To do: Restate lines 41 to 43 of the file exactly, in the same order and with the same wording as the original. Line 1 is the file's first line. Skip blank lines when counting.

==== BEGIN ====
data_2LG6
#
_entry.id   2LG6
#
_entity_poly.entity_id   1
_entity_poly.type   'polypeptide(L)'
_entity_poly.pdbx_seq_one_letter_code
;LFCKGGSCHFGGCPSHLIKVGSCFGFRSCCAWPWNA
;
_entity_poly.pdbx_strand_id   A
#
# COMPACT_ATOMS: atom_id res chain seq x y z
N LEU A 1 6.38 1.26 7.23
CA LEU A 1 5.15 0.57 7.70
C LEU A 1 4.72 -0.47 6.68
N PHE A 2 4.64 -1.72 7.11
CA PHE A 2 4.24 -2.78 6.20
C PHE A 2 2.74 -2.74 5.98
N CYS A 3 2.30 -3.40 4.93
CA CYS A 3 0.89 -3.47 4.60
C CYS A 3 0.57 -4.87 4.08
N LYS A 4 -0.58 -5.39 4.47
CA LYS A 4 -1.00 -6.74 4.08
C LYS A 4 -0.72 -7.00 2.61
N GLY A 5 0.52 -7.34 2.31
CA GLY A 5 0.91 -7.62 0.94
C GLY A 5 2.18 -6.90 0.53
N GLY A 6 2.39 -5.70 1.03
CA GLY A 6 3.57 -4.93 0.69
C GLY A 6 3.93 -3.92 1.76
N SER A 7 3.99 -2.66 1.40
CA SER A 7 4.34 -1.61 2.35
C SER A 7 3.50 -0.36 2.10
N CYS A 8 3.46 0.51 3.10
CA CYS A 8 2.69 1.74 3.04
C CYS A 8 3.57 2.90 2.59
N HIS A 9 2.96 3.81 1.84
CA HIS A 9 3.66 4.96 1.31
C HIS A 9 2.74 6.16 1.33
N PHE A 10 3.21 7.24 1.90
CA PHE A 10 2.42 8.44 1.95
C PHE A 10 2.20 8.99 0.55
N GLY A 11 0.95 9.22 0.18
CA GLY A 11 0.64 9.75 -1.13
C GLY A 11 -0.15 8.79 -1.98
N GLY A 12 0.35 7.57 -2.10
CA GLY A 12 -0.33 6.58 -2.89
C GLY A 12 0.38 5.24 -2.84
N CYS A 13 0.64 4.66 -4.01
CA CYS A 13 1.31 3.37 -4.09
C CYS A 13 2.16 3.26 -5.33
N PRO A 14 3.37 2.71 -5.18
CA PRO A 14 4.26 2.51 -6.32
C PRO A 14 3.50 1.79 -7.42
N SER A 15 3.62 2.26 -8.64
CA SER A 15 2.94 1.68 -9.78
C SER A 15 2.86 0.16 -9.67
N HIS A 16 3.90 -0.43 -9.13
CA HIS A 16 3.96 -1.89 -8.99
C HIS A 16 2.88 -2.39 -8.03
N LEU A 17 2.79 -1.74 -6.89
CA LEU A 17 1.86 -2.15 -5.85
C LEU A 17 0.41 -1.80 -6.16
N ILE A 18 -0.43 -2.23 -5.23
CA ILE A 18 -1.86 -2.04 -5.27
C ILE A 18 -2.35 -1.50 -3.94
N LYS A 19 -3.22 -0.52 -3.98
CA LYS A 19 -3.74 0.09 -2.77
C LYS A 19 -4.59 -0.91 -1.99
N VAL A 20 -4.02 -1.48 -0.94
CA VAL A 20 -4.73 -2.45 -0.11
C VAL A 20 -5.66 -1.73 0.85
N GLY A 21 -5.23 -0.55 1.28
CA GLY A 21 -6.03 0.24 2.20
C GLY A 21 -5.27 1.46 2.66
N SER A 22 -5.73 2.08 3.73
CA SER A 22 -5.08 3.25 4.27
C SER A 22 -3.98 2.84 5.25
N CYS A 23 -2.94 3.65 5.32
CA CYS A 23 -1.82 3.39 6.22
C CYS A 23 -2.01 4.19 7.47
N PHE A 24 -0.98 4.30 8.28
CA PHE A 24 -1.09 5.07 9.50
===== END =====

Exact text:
CA PHE A 10 2.42 8.44 1.95
C PHE A 10 2.20 8.99 0.55
N GLY A 11 0.95 9.22 0.18